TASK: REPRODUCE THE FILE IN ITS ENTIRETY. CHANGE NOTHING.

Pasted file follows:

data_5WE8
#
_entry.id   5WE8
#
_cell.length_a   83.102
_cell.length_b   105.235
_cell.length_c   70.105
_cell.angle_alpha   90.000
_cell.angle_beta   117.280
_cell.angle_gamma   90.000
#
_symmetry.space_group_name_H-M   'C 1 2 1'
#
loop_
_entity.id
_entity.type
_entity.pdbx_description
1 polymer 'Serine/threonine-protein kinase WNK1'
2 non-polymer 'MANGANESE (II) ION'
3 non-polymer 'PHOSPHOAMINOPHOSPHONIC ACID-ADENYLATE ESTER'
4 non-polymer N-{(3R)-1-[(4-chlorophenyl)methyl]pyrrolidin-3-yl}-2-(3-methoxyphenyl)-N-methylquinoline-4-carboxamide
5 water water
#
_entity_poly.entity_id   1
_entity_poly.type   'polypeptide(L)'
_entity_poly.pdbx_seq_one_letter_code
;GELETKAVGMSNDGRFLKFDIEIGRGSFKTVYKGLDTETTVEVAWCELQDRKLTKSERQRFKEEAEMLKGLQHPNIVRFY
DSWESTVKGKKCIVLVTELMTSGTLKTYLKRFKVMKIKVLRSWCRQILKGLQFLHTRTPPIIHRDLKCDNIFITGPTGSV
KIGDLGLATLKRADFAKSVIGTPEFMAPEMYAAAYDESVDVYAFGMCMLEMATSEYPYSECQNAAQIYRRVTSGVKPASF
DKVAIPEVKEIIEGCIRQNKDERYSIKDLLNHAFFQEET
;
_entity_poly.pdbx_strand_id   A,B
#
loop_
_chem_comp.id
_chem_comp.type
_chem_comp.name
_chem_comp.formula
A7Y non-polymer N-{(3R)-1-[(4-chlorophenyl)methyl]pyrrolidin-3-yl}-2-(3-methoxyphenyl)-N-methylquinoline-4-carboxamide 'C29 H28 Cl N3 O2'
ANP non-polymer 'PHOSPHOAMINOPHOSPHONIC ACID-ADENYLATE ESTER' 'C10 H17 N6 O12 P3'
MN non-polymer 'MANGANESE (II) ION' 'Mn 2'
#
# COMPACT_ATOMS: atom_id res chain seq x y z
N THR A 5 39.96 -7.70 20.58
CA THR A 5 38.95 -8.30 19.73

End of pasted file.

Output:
data_5WE8
#
_entry.id   5WE8
#
_cell.length_a   83.102
_cell.length_b   105.235
_cell.length_c   70.105
_cell.angle_alpha   90.000
_cell.angle_beta   117.280
_cell.angle_gamma   90.000
#
_symmetry.space_group_name_H-M   'C 1 2 1'
#
loop_
_entity.id
_entity.type
_entity.pdbx_description
1 polymer 'Serine/threonine-protein kinase WNK1'
2 non-polymer 'MANGANESE (II) ION'
3 non-polymer 'PHOSPHOAMINOPHOSPHONIC ACID-ADENYLATE ESTER'
4 non-polymer N-{(3R)-1-[(4-chlorophenyl)methyl]pyrrolidin-3-yl}-2-(3-methoxyphenyl)-N-methylquinoline-4-carboxamide
5 water water
#
_entity_poly.entity_id   1
_entity_poly.type   'polypeptide(L)'
_entity_poly.pdbx_seq_one_letter_code
;GELETKAVGMSNDGRFLKFDIEIGRGSFKTVYKGLDTETTVEVAWCELQDRKLTKSERQRFKEEAEMLKGLQHPNIVRFY
DSWESTVKGKKCIVLVTELMTSGTLKTYLKRFKVMKIKVLRSWCRQILKGLQFLHTRTPPIIHRDLKCDNIFITGPTGSV
KIGDLGLATLKRADFAKSVIGTPEFMAPEMYAAAYDESVDVYAFGMCMLEMATSEYPYSECQNAAQIYRRVTSGVKPASF
DKVAIPEVKEIIEGCIRQNKDERYSIKDLLNHAFFQEET
;
_entity_poly.pdbx_strand_id   A,B
#
loop_
_chem_comp.id
_chem_comp.type
_chem_comp.name
_chem_comp.formula
A7Y non-polymer N-{(3R)-1-[(4-chlorophenyl)methyl]pyrrolidin-3-yl}-2-(3-methoxyphenyl)-N-methylquinoline-4-carboxamide 'C29 H28 Cl N3 O2'
ANP non-polymer 'PHOSPHOAMINOPHOSPHONIC ACID-ADENYLATE ESTER' 'C10 H17 N6 O12 P3'
MN non-polymer 'MANGANESE (II) ION' 'Mn 2'
#
# COMPACT_ATOMS: atom_id res chain seq x y z
N THR A 5 39.96 -7.70 20.58
CA THR A 5 38.95 -8.30 19.73